Saturday, November 02, 2013

All Souls.



In what has effectively become an annual tradition on this blog, for All Souls' Day I am reposting a translation that I made two years ago of the Latin sequence traditionally associated with this feast, the Dies Irae. Attributed to the thirteenth-century Franciscan Thomas of Celano and long prescribed as part of the Latin Requiem Mass, the Dies Irae enjoys a very special place in Western musical culture thanks to the memorable settings of the Requiem text by composers ranging from Mozart to Verdi to Britten, among many others. For All Souls, I typically avoid any 'classical' setting of the Dies Irae in favor of the one heard above, because some days only Gregorian chant will do.

Below you can find the Latin text of the Dies Irae followed by my own English translation. I decided to translate the text myself out of a sense of dissatisfaction with the various translations that I found online, as a spiritual exercise for All Souls' Day - and, finally, to practice my Latin. The translation was made in haste and could certainly be improved - indeed, I have sometimes thought of starting from scratch and doing a new one - and I welcome comments and criticism; my goal was to convey the sense of the original faithfully and in a style that flows well in English without trying to reproduce the poetic meter of the original. So here goes:

Dies irae! Dies illa
Solvet saeclum in favilla:
Teste David cum Sibylla!

Quantus tremor est futurus,
Quando iudex est venturus,
Cuncta stricte discussurus!

Tuba mirum spargens sonum
Per sepulchra regionum,
Coget omnes ante thronum.

Mors stupebit, et natura,
Cum resurget creatura,
Iudicanti responsura.

Liber scriptus proferetur,
In quo totum continetur,
Unde mundus iudicetur.

Iudex ergo cum sedebit,
Quidquid latet, apparebit:
Nil inultum remanebit.

Quid sum miser tunc dicturus?
Quem patronum rogaturus,
Cum vix iustus sit securus?

Rex tremendae maiestatis,
Qui salvandos salvas gratis,
Salva me, fons pietatis.

Recordare, Iesu pie,
Quod sum causa tuae viae:
Ne me perdas illa die.

Quaerens me, sedisti lassus:
Redemisti Crucem passus:
Tantus labor non sit cassus.

Iuste iudex ultionis,
Donum fac remissionis
Ante diem rationis.

Ingemisco, tamquam reus:
Culpa rubet vultus meus:
Supplicanti parce, Deus.

Qui Mariam absolvisti,
Et latronem exaudisti,
Mihi quoque spem dedisti.

Preces meae non sunt dignae:
Sed tu bonus fac benigne,
Ne perenni cremer igne.

Inter oves locum praesta,
Et ab haedis me sequestra,
Statuens in parte dextra.

Confutatis maledictis,
Flammis acribus addictis:
Voca me cum benedictis.

Oro supplex et acclinis,
Cor contritum quasi cinis:
Gere curam mei finis.

Lacrimosa dies illa,
qua resurget ex favilla
Judicandus homo reus.
Huic ergo parce, Deus:

Pie Iesu Domine,
dona eis requiem. Amen.

---

O day of wrath, that day
when the earth will be reduced to ashes,
as David and the Sibyl both testify!

What great fear there will be,
when the judge comes
to judge all things strictly.

A trumpet casts a wondrous sound
into the realm of the tombs,
calling all [to come] before the throne.

Death and nature will both marvel
as the [human] creature rises
to answer its judge.

A book will be brought forth
in which all things are recorded –
all that for which the world will be judged.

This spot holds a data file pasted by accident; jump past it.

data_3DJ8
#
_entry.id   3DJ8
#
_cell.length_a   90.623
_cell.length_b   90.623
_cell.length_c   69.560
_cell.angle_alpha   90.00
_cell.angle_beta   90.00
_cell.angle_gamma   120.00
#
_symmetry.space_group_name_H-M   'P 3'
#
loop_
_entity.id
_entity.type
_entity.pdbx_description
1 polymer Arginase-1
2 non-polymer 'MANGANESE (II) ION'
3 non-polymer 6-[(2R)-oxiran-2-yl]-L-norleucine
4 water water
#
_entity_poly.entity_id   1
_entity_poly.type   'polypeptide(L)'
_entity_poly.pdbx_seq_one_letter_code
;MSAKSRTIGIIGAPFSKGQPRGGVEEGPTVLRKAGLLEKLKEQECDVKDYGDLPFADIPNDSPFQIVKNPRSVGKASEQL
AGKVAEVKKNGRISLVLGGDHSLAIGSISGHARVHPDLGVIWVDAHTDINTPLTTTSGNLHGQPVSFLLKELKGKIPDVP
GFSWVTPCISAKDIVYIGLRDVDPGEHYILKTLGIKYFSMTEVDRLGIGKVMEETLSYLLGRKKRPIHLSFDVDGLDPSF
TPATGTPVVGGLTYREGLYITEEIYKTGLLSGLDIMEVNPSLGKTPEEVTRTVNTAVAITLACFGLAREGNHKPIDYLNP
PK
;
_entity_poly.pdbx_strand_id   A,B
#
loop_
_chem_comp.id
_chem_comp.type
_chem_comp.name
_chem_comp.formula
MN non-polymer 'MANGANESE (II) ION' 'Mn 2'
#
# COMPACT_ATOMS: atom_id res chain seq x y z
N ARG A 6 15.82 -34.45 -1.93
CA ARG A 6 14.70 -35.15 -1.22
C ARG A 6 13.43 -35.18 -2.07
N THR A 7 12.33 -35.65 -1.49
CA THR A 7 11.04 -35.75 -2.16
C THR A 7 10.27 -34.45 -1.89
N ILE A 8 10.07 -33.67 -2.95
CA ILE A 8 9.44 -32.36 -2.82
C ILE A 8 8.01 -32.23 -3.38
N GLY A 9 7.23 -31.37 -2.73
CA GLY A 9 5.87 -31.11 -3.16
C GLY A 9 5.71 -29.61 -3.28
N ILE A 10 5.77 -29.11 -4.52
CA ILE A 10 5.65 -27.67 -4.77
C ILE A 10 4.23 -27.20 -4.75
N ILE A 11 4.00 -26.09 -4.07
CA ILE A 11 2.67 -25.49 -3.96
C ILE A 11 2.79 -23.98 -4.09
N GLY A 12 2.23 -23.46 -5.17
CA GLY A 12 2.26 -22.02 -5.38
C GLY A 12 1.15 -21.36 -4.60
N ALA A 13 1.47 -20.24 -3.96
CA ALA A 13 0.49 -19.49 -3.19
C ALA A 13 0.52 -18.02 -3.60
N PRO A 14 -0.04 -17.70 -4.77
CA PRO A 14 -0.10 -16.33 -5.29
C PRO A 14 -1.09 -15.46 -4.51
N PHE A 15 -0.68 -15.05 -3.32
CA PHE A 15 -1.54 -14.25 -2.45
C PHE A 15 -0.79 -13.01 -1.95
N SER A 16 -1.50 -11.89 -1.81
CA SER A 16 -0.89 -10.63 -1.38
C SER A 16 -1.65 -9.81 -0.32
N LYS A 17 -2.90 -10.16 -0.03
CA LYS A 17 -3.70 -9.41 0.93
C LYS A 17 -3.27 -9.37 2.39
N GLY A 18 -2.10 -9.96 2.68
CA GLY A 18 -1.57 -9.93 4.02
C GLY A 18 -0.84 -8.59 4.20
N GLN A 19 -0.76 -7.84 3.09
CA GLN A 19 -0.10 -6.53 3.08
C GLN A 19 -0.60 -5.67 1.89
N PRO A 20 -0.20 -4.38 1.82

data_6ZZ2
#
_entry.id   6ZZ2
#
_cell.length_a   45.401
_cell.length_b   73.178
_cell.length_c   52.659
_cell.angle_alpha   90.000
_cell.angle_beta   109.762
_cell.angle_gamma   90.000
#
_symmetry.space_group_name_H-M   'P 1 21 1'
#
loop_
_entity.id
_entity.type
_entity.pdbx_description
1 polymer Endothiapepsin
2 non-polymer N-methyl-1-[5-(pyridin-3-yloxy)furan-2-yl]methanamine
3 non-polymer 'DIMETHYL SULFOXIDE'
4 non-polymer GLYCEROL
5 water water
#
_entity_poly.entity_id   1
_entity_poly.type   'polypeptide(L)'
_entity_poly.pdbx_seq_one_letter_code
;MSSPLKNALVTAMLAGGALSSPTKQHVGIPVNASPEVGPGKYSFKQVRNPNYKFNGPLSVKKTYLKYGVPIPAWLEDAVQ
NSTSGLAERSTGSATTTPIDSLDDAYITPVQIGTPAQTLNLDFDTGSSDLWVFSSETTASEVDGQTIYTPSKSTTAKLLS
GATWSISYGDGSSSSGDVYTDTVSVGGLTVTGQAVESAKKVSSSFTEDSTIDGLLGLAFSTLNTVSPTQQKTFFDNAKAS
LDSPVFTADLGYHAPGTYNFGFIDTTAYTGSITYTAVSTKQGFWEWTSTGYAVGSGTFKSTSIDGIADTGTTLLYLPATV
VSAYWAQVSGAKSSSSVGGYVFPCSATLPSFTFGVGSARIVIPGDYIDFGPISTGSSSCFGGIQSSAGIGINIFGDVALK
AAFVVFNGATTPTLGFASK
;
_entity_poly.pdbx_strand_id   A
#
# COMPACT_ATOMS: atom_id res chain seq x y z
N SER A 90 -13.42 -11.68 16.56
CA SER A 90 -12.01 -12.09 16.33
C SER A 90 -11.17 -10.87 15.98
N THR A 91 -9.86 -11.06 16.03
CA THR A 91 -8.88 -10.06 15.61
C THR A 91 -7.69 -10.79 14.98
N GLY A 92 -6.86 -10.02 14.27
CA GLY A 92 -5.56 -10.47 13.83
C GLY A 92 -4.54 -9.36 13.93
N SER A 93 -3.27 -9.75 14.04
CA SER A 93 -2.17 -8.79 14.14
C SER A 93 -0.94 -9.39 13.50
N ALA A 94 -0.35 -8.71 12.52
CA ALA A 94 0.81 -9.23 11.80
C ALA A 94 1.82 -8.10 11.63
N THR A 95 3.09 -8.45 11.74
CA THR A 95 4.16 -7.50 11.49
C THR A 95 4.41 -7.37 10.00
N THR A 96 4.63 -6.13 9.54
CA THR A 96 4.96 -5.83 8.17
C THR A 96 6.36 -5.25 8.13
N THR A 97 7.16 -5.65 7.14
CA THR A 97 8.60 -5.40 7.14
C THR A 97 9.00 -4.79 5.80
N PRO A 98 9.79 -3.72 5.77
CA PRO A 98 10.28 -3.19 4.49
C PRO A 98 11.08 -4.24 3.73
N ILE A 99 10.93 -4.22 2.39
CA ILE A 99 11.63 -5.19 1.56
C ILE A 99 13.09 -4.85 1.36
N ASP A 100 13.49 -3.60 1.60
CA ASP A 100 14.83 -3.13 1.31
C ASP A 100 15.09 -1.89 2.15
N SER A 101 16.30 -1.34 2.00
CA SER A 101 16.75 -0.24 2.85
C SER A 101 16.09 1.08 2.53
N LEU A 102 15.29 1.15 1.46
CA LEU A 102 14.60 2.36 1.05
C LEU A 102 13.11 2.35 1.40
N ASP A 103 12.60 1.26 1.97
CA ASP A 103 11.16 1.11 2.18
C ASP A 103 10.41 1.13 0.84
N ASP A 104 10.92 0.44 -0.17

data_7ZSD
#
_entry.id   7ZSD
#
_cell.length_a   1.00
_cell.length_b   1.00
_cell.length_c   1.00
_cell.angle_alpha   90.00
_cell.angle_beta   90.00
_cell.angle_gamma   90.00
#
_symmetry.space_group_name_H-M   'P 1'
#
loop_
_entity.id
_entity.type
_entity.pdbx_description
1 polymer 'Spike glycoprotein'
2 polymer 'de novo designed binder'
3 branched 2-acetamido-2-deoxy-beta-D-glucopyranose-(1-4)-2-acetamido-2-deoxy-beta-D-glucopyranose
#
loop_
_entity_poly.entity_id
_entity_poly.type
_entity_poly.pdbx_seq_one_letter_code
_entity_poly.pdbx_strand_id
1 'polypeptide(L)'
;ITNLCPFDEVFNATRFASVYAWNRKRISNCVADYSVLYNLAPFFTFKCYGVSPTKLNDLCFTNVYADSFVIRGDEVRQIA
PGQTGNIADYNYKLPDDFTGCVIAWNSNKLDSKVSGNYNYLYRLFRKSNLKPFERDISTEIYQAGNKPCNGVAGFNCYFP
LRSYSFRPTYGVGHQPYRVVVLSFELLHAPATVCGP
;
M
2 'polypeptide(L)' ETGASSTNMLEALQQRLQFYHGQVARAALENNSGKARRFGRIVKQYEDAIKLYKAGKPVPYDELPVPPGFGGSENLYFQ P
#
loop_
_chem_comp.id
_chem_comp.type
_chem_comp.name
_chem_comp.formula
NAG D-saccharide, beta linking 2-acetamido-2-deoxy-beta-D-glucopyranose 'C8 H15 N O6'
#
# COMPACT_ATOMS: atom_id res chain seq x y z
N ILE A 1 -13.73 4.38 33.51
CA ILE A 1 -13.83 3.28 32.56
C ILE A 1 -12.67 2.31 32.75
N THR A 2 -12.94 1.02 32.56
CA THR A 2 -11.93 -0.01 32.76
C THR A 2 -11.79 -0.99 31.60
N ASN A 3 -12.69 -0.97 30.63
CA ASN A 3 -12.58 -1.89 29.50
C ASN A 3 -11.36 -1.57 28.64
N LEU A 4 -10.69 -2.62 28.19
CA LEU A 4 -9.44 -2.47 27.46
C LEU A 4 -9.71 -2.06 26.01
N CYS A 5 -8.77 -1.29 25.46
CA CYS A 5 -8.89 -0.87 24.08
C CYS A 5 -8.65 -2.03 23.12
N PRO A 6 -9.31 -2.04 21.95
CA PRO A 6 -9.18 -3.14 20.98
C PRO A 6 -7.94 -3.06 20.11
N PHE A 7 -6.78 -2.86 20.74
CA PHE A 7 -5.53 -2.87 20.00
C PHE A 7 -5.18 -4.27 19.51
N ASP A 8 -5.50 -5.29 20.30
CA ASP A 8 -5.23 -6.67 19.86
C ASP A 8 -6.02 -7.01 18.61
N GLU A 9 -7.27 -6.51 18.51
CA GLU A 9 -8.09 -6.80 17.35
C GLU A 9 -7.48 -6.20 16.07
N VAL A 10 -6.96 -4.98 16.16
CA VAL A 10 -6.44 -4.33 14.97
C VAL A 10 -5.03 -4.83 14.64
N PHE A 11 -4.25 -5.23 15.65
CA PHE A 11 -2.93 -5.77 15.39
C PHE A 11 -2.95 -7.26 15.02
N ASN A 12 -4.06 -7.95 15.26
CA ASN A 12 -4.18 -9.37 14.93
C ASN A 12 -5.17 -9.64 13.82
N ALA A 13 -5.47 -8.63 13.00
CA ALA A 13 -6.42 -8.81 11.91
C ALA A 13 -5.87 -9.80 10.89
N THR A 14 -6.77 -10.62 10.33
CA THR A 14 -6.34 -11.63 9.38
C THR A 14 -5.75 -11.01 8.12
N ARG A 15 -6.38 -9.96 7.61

When, therefore, the judge appears,
all that is hidden will appear,
and no ills will remain unavenged.

As miserable as I am, what am I say?
whose protection may I invoke,
when even the just lack security?

O most majestic King,
who freely saves those to be saved,
save me, source of mercy!

Remember, merciful Jesus,
that I am the one for whom you came:
may I not be lost on that day!

Seeking me, you sat down tired:
to redeem me, you suffered the Cross –
may your toil not be in vain!

Just and avenging judge,
may you grant remission [of sins]
before the day of reckoning.

Guilty, now I sigh,
my face red with shame:
save thy petitioner, o God!

Having absolved Mary [Magdalene],
and heard the plea of the thief,
may you give me hope as well.

Though my prayers are not worthy,
be kind to me, o Good One,
that I may be spared the eternal fire!

Place me among the sheep,
and separate me from the goats,
setting me at your right hand.

When the wicked are confounded
and given over to bitter flames:
call me among the blessed.

Meek and humble, I pray,
with a heart contrite as ashes:
Help me reach my final end.

How tearful that day will be,
when from the ashes will arise
the guilty man for judgment.
Therefore spare him, O God!

Merciful Lord Jesus,
grant them rest. Amen.


To some contemporary ears, I suspect that some of the above lines may seem a bit harsh; the familiarity of the Latin text and the beauty of its poetic form can easily distract us from the admonitory content of the Dies Irae. As stern as these words may be, though, they also remind us that God is merciful - indeed, the very source of mercy - and they call on us to pray: first for our beloved dead and for our own repentance, but also that we may offer to others the same mercy that we seek for ourselves. May all of us who celebrate this Feast of All Souls take these words in the right way, and take them to heart. AMDG.

1 Comments:

At 11/03/2013 9:18 PM, Blogger Lynda said...

I have to agree that sometimes only Gregorian chant will do; in fact, I enjoy Gregorian chant very much. Thank you for the translation from the Latin - one line in particular speaks very much to me: "Remember, merciful Jesus,that I am the one for whom you came". How merciful is our Lord.

 

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